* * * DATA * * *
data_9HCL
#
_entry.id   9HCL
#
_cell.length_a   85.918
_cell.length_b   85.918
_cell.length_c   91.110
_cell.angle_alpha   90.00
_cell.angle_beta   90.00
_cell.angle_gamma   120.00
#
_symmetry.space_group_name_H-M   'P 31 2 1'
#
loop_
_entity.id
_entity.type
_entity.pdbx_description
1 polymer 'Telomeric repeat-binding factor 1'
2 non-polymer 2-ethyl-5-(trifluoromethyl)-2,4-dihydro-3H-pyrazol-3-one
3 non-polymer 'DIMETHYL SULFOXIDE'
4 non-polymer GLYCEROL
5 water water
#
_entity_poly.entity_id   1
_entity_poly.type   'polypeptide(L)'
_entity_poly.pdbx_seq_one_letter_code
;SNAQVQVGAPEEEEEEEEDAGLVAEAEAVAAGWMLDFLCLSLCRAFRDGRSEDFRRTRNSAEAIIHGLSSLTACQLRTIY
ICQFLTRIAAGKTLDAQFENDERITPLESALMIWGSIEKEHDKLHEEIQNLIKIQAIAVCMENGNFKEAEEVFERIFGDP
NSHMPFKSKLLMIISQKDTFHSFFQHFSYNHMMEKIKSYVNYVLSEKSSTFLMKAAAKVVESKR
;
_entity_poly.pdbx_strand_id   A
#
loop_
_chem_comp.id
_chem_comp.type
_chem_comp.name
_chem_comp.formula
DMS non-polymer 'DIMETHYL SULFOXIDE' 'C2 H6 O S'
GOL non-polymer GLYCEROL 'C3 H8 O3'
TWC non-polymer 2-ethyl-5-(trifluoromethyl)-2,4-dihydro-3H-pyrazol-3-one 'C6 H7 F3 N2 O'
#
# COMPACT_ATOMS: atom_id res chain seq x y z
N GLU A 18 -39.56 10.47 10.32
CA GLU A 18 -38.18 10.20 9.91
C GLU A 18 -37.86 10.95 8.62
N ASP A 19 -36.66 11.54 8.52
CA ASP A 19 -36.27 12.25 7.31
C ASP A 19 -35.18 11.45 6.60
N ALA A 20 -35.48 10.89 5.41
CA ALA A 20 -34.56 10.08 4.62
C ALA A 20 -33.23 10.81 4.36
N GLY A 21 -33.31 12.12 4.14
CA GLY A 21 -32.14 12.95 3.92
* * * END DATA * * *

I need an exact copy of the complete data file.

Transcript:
data_9HCL
#
_entry.id   9HCL
#
_cell.length_a   85.918
_cell.length_b   85.918
_cell.length_c   91.110
_cell.angle_alpha   90.00
_cell.angle_beta   90.00
_cell.angle_gamma   120.00
#
_symmetry.space_group_name_H-M   'P 31 2 1'
#
loop_
_entity.id
_entity.type
_entity.pdbx_description
1 polymer 'Telomeric repeat-binding factor 1'
2 non-polymer 2-ethyl-5-(trifluoromethyl)-2,4-dihydro-3H-pyrazol-3-one
3 non-polymer 'DIMETHYL SULFOXIDE'
4 non-polymer GLYCEROL
5 water water
#
_entity_poly.entity_id   1
_entity_poly.type   'polypeptide(L)'
_entity_poly.pdbx_seq_one_letter_code
;SNAQVQVGAPEEEEEEEEDAGLVAEAEAVAAGWMLDFLCLSLCRAFRDGRSEDFRRTRNSAEAIIHGLSSLTACQLRTIY
ICQFLTRIAAGKTLDAQFENDERITPLESALMIWGSIEKEHDKLHEEIQNLIKIQAIAVCMENGNFKEAEEVFERIFGDP
NSHMPFKSKLLMIISQKDTFHSFFQHFSYNHMMEKIKSYVNYVLSEKSSTFLMKAAAKVVESKR
;
_entity_poly.pdbx_strand_id   A
#
loop_
_chem_comp.id
_chem_comp.type
_chem_comp.name
_chem_comp.formula
DMS non-polymer 'DIMETHYL SULFOXIDE' 'C2 H6 O S'
GOL non-polymer GLYCEROL 'C3 H8 O3'
TWC non-polymer 2-ethyl-5-(trifluoromethyl)-2,4-dihydro-3H-pyrazol-3-one 'C6 H7 F3 N2 O'
#
# COMPACT_ATOMS: atom_id res chain seq x y z
N GLU A 18 -39.56 10.47 10.32
CA GLU A 18 -38.18 10.20 9.91
C GLU A 18 -37.86 10.95 8.62
N ASP A 19 -36.66 11.54 8.52
CA ASP A 19 -36.27 12.25 7.31
C ASP A 19 -35.18 11.45 6.60
N ALA A 20 -35.48 10.89 5.41
CA ALA A 20 -34.56 10.08 4.62
C ALA A 20 -33.23 10.81 4.36
N GLY A 21 -33.31 12.12 4.14
CA GLY A 21 -32.14 12.95 3.92